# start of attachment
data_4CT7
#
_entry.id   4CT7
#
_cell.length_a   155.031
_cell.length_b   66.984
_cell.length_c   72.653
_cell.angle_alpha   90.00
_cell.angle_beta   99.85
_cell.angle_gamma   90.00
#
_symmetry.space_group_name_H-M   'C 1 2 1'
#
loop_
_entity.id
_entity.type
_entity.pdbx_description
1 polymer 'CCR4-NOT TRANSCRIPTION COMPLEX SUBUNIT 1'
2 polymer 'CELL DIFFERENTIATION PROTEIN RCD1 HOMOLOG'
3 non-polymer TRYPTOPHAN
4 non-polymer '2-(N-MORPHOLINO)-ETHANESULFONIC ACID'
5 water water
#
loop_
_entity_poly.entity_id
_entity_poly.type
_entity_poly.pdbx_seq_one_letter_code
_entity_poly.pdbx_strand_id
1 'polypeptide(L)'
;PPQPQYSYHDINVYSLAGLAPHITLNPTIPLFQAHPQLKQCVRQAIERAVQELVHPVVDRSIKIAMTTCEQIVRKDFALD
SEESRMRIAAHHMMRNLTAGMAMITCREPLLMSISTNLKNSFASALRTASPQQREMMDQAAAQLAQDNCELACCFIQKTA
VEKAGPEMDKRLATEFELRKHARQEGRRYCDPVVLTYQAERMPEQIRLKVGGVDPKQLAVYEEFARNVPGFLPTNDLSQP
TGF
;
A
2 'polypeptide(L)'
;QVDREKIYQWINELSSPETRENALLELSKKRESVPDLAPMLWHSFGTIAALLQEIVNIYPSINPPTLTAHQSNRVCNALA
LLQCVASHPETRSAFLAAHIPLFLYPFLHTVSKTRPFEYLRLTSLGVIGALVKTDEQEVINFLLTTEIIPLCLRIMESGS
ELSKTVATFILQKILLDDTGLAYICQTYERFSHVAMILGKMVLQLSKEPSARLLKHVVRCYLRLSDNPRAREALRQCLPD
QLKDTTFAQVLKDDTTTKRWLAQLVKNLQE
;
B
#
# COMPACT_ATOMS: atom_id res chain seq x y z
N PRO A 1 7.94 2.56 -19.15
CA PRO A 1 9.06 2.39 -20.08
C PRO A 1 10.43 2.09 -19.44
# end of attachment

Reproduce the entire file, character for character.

data_4CT7
#
_entry.id   4CT7
#
_cell.length_a   155.031
_cell.length_b   66.984
_cell.length_c   72.653
_cell.angle_alpha   90.00
_cell.angle_beta   99.85
_cell.angle_gamma   90.00
#
_symmetry.space_group_name_H-M   'C 1 2 1'
#
loop_
_entity.id
_entity.type
_entity.pdbx_description
1 polymer 'CCR4-NOT TRANSCRIPTION COMPLEX SUBUNIT 1'
2 polymer 'CELL DIFFERENTIATION PROTEIN RCD1 HOMOLOG'
3 non-polymer TRYPTOPHAN
4 non-polymer '2-(N-MORPHOLINO)-ETHANESULFONIC ACID'
5 water water
#
loop_
_entity_poly.entity_id
_entity_poly.type
_entity_poly.pdbx_seq_one_letter_code
_entity_poly.pdbx_strand_id
1 'polypeptide(L)'
;PPQPQYSYHDINVYSLAGLAPHITLNPTIPLFQAHPQLKQCVRQAIERAVQELVHPVVDRSIKIAMTTCEQIVRKDFALD
SEESRMRIAAHHMMRNLTAGMAMITCREPLLMSISTNLKNSFASALRTASPQQREMMDQAAAQLAQDNCELACCFIQKTA
VEKAGPEMDKRLATEFELRKHARQEGRRYCDPVVLTYQAERMPEQIRLKVGGVDPKQLAVYEEFARNVPGFLPTNDLSQP
TGF
;
A
2 'polypeptide(L)'
;QVDREKIYQWINELSSPETRENALLELSKKRESVPDLAPMLWHSFGTIAALLQEIVNIYPSINPPTLTAHQSNRVCNALA
LLQCVASHPETRSAFLAAHIPLFLYPFLHTVSKTRPFEYLRLTSLGVIGALVKTDEQEVINFLLTTEIIPLCLRIMESGS
ELSKTVATFILQKILLDDTGLAYICQTYERFSHVAMILGKMVLQLSKEPSARLLKHVVRCYLRLSDNPRAREALRQCLPD
QLKDTTFAQVLKDDTTTKRWLAQLVKNLQE
;
B
#
# COMPACT_ATOMS: atom_id res chain seq x y z
N PRO A 1 7.94 2.56 -19.15
CA PRO A 1 9.06 2.39 -20.08
C PRO A 1 10.43 2.09 -19.44